Work Package 4 focuses on the installation and operation of the 5.6MW/11.2MWh BESS energy storage system at the La Encantada renewable energy plant. Its objectives include the installation, fine tuning and operation of the BESS, the application of the evaluation and monitoring protocol defined in WP1, comprehensive environmental and economic analyses related to the 3 Business Cases tested, and the demonstration of the profitability of the 3 business models tested. It is also foreseen the dismantling of the degraded container in the third year of testing, its delivery to ENVIROBAT and its replacement by a new container with the same properties and capabilities.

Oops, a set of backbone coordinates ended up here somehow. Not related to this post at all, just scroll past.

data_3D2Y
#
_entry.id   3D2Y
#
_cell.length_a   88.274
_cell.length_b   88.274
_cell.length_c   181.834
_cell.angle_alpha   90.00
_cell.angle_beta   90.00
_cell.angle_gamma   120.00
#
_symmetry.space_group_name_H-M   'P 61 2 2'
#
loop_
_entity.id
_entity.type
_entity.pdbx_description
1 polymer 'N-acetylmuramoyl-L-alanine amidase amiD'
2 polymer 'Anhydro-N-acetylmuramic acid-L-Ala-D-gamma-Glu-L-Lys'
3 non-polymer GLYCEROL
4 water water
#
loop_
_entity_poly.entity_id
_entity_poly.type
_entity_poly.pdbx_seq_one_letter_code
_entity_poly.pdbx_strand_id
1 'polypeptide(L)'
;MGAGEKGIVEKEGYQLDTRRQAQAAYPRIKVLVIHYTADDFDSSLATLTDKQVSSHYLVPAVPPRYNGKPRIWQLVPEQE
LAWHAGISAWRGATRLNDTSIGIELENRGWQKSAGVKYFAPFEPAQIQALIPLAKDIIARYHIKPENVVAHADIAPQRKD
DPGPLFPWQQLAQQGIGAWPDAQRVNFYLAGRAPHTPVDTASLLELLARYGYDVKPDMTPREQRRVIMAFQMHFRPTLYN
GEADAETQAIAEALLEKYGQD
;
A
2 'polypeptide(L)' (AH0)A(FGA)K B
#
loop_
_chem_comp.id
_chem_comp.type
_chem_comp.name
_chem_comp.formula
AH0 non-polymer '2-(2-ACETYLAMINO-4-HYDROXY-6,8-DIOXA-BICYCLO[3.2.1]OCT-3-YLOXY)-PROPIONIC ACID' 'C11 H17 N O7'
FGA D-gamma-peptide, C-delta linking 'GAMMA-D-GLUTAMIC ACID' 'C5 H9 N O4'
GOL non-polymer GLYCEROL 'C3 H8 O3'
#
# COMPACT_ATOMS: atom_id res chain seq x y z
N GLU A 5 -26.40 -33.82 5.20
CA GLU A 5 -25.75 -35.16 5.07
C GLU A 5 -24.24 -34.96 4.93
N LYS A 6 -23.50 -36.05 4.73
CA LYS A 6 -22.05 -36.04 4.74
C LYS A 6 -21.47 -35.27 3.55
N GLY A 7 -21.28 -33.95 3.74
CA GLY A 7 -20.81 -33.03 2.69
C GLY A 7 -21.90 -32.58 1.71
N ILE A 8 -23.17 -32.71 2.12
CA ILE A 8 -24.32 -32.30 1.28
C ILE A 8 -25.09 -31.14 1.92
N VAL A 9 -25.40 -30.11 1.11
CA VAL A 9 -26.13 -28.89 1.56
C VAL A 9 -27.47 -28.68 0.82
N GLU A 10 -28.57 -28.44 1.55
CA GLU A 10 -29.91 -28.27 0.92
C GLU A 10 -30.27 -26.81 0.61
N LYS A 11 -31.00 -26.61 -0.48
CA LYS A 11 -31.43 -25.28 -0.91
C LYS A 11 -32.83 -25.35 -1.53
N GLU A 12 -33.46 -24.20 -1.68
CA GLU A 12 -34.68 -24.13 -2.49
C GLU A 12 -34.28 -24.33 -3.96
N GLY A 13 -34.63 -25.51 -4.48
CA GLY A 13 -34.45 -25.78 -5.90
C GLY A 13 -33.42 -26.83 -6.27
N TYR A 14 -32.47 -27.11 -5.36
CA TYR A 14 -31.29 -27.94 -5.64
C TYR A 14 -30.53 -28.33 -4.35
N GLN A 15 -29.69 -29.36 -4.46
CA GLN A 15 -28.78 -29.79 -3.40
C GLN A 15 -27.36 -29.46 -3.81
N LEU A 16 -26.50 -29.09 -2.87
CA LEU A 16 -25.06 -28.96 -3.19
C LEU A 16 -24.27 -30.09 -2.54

Several results are expected, such as a 5.6MW/11.2MWh high-performance integrated BESS orchestrated by the smart EMS with a 10-year lifetime, demonstration of the profitability of business model 1: constraint and arbitrage service, business model 2: balancing service and business model 3: capacity markets service. It is also expected to meet regulatory requirements to pave the way for a future profitable business model 4: Storage-as-a-Service. In addition, a reduction in primary energy use by 4GWh/year is anticipated as a result of the efficient operation and management of the renewable energy generated at the 52.2MW wind farm and 76.5MW solar PV farm operated by GCE in La Encantada (Spain). It is also expected to reduce greenhouse gas emissions by 600 tons CO2eq/year as a result of the efficient operation and management of the renewable energy generated at these sites. Finally, the useful life of current end-of-life (EOL) batteries used in battery electric vehicles (BEV), plug-in hybrid electric vehicles (PHEV) and hybrid electric vehicles (PEV) is expected to increase from 5-7 years to 15-17 years as a result of their reuse as BESS in stationary power markets.